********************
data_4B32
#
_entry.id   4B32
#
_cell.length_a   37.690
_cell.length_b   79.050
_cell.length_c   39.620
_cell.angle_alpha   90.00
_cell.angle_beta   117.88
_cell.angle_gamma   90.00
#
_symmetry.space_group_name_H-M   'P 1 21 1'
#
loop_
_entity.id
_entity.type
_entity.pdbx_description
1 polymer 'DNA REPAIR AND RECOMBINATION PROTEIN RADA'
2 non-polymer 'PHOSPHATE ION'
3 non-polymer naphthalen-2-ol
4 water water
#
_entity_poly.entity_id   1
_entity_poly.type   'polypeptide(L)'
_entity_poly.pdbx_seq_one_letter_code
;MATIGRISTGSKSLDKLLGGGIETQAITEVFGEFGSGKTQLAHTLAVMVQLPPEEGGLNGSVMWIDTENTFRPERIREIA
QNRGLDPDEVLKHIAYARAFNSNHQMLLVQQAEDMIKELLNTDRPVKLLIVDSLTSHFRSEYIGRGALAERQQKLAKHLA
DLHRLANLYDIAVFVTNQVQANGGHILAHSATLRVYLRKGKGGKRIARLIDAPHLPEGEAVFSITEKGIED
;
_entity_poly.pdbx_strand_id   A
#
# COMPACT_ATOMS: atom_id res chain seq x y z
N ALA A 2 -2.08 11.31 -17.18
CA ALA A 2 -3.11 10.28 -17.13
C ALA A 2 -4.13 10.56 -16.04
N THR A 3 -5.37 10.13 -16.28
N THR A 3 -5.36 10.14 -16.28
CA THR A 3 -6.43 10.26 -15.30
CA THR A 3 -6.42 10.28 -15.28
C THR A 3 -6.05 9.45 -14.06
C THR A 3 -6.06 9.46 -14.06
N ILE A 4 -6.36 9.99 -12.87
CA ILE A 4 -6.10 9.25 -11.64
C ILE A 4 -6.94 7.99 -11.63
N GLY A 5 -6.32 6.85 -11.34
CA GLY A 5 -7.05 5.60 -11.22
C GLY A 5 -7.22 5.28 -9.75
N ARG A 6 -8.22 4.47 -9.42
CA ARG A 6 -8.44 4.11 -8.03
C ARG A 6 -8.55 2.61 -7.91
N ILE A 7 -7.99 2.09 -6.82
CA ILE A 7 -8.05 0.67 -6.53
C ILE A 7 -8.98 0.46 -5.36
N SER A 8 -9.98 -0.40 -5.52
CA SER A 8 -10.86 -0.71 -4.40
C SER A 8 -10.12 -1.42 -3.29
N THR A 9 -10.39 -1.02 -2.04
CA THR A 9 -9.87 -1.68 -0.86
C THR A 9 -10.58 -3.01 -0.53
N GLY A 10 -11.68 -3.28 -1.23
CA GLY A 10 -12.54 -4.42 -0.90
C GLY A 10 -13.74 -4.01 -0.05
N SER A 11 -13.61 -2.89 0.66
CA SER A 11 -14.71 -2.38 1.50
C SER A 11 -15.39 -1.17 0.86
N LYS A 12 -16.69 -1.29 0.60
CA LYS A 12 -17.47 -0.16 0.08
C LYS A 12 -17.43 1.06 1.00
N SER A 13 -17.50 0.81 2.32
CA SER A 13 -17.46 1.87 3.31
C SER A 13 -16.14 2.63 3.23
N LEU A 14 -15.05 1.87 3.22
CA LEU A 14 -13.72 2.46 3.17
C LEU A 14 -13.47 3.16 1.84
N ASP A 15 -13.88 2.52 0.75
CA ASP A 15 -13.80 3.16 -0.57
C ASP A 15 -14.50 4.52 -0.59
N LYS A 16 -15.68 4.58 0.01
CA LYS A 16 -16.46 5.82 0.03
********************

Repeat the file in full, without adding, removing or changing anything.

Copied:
data_4B32
#
_entry.id   4B32
#
_cell.length_a   37.690
_cell.length_b   79.050
_cell.length_c   39.620
_cell.angle_alpha   90.00
_cell.angle_beta   117.88
_cell.angle_gamma   90.00
#
_symmetry.space_group_name_H-M   'P 1 21 1'
#
loop_
_entity.id
_entity.type
_entity.pdbx_description
1 polymer 'DNA REPAIR AND RECOMBINATION PROTEIN RADA'
2 non-polymer 'PHOSPHATE ION'
3 non-polymer naphthalen-2-ol
4 water water
#
_entity_poly.entity_id   1
_entity_poly.type   'polypeptide(L)'
_entity_poly.pdbx_seq_one_letter_code
;MATIGRISTGSKSLDKLLGGGIETQAITEVFGEFGSGKTQLAHTLAVMVQLPPEEGGLNGSVMWIDTENTFRPERIREIA
QNRGLDPDEVLKHIAYARAFNSNHQMLLVQQAEDMIKELLNTDRPVKLLIVDSLTSHFRSEYIGRGALAERQQKLAKHLA
DLHRLANLYDIAVFVTNQVQANGGHILAHSATLRVYLRKGKGGKRIARLIDAPHLPEGEAVFSITEKGIED
;
_entity_poly.pdbx_strand_id   A
#
# COMPACT_ATOMS: atom_id res chain seq x y z
N ALA A 2 -2.08 11.31 -17.18
CA ALA A 2 -3.11 10.28 -17.13
C ALA A 2 -4.13 10.56 -16.04
N THR A 3 -5.37 10.13 -16.28
N THR A 3 -5.36 10.14 -16.28
CA THR A 3 -6.43 10.26 -15.30
CA THR A 3 -6.42 10.28 -15.28
C THR A 3 -6.05 9.45 -14.06
C THR A 3 -6.06 9.46 -14.06
N ILE A 4 -6.36 9.99 -12.87
CA ILE A 4 -6.10 9.25 -11.64
C ILE A 4 -6.94 7.99 -11.63
N GLY A 5 -6.32 6.85 -11.34
CA GLY A 5 -7.05 5.60 -11.22
C GLY A 5 -7.22 5.28 -9.75
N ARG A 6 -8.22 4.47 -9.42
CA ARG A 6 -8.44 4.11 -8.03
C ARG A 6 -8.55 2.61 -7.91
N ILE A 7 -7.99 2.09 -6.82
CA ILE A 7 -8.05 0.67 -6.53
C ILE A 7 -8.98 0.46 -5.36
N SER A 8 -9.98 -0.40 -5.52
CA SER A 8 -10.86 -0.71 -4.40
C SER A 8 -10.12 -1.42 -3.29
N THR A 9 -10.39 -1.02 -2.04
CA THR A 9 -9.87 -1.68 -0.86
C THR A 9 -10.58 -3.01 -0.53
N GLY A 10 -11.68 -3.28 -1.23
CA GLY A 10 -12.54 -4.42 -0.90
C GLY A 10 -13.74 -4.01 -0.05
N SER A 11 -13.61 -2.89 0.66
CA SER A 11 -14.71 -2.38 1.50
C SER A 11 -15.39 -1.17 0.86
N LYS A 12 -16.69 -1.29 0.60
CA LYS A 12 -17.47 -0.16 0.08
C LYS A 12 -17.43 1.06 1.00
N SER A 13 -17.50 0.81 2.32
CA SER A 13 -17.46 1.87 3.31
C SER A 13 -16.14 2.63 3.23
N LEU A 14 -15.05 1.87 3.22
CA LEU A 14 -13.72 2.46 3.17
C LEU A 14 -13.47 3.16 1.84
N ASP A 15 -13.88 2.52 0.75
CA ASP A 15 -13.80 3.16 -0.57
C ASP A 15 -14.50 4.52 -0.59
N LYS A 16 -15.68 4.58 0.01
CA LYS A 16 -16.46 5.82 0.03